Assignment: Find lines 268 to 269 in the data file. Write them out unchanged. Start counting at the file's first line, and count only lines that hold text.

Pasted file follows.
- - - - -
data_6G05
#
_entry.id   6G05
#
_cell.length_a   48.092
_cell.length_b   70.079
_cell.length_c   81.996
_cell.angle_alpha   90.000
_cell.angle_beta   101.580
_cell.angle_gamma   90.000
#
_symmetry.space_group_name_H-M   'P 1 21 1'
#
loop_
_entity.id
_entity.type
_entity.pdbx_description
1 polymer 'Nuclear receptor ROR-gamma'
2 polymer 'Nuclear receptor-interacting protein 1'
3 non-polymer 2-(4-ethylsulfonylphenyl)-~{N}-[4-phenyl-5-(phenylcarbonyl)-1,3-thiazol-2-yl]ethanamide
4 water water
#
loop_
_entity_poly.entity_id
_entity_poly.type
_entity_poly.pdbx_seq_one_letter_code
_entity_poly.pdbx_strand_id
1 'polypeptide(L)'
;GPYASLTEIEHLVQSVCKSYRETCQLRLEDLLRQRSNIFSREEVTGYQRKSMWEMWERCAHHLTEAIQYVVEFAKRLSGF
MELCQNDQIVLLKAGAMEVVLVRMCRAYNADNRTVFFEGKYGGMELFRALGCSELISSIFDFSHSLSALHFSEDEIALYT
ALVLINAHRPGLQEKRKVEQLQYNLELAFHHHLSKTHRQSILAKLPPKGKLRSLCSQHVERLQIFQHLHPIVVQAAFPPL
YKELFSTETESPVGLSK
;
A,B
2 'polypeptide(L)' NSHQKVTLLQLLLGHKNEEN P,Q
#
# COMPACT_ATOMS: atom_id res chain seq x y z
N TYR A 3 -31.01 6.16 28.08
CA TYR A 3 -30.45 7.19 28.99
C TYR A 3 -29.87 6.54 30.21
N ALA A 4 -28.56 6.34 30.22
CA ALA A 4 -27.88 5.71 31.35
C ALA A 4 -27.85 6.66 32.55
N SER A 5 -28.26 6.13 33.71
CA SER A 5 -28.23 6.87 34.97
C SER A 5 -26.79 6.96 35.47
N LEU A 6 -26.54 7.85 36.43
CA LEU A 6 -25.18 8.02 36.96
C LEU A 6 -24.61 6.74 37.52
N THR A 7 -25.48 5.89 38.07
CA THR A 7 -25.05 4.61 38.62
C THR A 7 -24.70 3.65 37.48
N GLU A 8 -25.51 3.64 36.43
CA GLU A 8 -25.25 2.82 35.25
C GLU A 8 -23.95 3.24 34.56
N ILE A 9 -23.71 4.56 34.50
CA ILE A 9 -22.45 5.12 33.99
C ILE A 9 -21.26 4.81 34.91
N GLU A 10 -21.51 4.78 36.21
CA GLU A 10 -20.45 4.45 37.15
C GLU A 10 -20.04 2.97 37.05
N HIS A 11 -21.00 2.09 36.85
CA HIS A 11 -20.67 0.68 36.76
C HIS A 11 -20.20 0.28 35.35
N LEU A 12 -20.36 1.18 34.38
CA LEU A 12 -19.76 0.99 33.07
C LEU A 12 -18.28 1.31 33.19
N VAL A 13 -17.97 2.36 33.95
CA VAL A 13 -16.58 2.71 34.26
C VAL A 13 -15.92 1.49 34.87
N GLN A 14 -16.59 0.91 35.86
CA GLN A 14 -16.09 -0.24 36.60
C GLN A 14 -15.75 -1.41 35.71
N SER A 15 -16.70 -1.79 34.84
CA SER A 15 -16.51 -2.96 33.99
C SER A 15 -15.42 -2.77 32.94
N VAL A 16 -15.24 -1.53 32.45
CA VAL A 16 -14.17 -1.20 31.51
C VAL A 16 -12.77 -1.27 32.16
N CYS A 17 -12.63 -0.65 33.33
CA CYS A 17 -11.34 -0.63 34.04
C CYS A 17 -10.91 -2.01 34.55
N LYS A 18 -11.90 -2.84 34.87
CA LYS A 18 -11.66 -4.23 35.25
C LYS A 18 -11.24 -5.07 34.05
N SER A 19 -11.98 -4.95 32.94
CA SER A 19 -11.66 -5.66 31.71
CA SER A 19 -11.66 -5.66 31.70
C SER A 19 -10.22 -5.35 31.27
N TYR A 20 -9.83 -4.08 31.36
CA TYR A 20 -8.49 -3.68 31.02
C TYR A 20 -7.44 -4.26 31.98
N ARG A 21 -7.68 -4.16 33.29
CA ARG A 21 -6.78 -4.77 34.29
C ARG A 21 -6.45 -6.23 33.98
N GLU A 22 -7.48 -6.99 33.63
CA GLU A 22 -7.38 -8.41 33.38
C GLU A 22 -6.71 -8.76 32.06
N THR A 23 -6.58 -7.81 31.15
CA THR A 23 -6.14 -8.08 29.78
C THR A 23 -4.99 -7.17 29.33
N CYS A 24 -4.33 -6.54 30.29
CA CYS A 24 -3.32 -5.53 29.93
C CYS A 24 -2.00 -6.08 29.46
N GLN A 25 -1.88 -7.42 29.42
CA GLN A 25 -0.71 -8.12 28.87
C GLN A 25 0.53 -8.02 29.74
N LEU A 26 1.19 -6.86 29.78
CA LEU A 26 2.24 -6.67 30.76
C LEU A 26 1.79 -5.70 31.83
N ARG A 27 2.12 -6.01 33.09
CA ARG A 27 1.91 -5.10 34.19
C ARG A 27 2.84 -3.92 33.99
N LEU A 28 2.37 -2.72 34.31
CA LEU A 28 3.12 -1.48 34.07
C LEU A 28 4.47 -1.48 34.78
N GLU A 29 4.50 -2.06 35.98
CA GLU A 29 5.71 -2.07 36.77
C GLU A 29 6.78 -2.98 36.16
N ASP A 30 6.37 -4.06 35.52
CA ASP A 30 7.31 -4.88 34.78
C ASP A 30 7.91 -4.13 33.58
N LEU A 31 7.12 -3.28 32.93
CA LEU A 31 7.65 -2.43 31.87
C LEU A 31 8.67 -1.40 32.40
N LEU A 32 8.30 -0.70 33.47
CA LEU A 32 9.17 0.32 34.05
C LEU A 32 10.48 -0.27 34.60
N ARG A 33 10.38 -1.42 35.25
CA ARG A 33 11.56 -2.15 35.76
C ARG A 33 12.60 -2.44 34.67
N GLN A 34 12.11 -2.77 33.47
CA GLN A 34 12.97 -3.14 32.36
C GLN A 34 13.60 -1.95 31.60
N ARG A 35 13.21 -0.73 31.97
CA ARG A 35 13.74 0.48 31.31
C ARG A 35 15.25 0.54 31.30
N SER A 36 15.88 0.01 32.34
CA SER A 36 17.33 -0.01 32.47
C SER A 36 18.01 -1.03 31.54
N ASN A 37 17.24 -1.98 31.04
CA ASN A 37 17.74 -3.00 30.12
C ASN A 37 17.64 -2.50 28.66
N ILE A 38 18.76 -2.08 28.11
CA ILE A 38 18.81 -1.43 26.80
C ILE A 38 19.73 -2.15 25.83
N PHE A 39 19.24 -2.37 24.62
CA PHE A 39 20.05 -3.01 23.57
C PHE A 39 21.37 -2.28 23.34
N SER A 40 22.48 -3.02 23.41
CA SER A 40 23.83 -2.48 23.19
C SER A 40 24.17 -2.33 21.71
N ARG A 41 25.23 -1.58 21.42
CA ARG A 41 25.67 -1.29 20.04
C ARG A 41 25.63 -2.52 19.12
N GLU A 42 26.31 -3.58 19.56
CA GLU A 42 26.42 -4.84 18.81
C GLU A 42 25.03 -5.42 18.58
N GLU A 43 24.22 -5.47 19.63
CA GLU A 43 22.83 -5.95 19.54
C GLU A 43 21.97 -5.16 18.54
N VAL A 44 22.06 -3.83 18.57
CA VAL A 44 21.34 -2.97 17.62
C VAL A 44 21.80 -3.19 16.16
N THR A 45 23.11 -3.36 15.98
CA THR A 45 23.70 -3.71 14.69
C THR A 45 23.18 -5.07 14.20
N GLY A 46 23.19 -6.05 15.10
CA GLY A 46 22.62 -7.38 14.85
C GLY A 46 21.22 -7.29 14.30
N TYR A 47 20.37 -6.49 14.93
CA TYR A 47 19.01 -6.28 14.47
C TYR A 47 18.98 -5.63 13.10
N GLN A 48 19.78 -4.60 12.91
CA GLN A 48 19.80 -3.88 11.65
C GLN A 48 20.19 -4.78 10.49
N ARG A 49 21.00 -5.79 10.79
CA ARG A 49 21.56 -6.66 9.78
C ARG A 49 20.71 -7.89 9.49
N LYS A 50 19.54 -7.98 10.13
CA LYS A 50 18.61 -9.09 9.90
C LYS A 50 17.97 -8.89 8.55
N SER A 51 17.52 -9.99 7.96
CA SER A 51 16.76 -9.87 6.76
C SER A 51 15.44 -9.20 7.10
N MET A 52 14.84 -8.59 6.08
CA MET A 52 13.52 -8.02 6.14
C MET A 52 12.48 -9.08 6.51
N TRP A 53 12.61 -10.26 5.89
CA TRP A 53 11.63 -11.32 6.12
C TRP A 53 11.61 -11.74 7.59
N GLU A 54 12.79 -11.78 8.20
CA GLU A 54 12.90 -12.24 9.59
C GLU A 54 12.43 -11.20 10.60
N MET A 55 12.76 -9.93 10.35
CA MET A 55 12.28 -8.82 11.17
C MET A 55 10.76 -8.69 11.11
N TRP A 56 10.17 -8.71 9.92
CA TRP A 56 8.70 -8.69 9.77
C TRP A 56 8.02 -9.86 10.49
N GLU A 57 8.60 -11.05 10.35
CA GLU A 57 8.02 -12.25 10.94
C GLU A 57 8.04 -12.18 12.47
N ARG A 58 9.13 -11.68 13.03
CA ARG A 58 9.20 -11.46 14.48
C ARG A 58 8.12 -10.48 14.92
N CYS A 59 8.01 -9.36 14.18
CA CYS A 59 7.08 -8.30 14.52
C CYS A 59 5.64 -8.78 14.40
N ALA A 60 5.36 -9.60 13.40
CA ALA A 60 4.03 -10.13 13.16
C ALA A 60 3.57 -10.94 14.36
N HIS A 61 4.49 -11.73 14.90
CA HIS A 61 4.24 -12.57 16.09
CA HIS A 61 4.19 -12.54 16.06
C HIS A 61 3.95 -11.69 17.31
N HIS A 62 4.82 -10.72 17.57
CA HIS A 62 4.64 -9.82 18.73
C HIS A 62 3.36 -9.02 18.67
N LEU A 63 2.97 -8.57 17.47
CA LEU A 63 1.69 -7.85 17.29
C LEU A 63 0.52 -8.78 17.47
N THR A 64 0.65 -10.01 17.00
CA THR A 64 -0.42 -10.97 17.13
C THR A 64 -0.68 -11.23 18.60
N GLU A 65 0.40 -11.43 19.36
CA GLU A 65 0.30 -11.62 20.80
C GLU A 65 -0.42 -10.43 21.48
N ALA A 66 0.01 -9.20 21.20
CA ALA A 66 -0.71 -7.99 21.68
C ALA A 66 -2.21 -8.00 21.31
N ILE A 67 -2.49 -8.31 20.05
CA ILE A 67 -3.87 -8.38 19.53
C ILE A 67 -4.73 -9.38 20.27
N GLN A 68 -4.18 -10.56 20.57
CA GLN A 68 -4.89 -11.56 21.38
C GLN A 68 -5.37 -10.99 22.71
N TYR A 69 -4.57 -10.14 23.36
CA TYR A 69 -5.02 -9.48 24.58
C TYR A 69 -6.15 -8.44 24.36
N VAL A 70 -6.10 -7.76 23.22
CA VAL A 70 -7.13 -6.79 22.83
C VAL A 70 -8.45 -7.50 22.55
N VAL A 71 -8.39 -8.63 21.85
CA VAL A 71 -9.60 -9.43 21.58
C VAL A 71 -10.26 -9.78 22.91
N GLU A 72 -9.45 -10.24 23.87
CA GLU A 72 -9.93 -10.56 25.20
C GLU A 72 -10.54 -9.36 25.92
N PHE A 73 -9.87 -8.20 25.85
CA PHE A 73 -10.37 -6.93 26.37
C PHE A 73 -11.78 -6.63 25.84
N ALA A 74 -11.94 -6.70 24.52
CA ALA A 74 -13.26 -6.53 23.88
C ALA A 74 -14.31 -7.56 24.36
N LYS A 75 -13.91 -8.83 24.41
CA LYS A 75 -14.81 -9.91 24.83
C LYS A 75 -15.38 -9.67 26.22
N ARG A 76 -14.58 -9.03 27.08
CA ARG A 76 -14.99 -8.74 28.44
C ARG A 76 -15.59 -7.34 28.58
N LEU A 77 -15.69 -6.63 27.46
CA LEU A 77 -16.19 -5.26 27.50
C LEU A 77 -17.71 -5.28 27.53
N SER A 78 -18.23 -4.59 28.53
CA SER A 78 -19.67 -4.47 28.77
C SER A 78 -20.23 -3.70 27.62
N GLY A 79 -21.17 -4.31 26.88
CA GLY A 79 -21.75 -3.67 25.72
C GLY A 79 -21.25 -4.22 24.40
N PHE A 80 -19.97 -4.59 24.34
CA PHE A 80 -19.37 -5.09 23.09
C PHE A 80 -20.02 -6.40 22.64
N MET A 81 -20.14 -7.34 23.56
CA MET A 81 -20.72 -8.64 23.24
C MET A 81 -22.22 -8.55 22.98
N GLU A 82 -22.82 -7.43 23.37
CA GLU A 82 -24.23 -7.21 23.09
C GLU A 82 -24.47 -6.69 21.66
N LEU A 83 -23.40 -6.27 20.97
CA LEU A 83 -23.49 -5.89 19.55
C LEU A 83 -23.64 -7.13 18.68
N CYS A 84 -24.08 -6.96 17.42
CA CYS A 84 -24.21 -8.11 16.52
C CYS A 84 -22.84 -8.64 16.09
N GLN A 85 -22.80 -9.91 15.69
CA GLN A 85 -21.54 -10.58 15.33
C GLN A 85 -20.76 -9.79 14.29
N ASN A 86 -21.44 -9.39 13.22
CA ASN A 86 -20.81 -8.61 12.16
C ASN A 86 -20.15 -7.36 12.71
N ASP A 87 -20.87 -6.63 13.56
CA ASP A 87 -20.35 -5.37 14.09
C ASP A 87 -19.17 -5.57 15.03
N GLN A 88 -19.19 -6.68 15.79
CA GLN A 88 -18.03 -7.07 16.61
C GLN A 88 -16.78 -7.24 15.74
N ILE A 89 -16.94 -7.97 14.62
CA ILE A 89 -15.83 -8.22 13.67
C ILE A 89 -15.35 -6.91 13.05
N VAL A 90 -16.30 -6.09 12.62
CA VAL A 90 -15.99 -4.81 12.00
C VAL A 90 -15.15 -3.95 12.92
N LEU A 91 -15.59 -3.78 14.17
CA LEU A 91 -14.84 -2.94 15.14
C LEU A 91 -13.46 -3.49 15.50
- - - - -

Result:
N GLY A 79 -21.17 -4.31 26.88
CA GLY A 79 -21.75 -3.67 25.72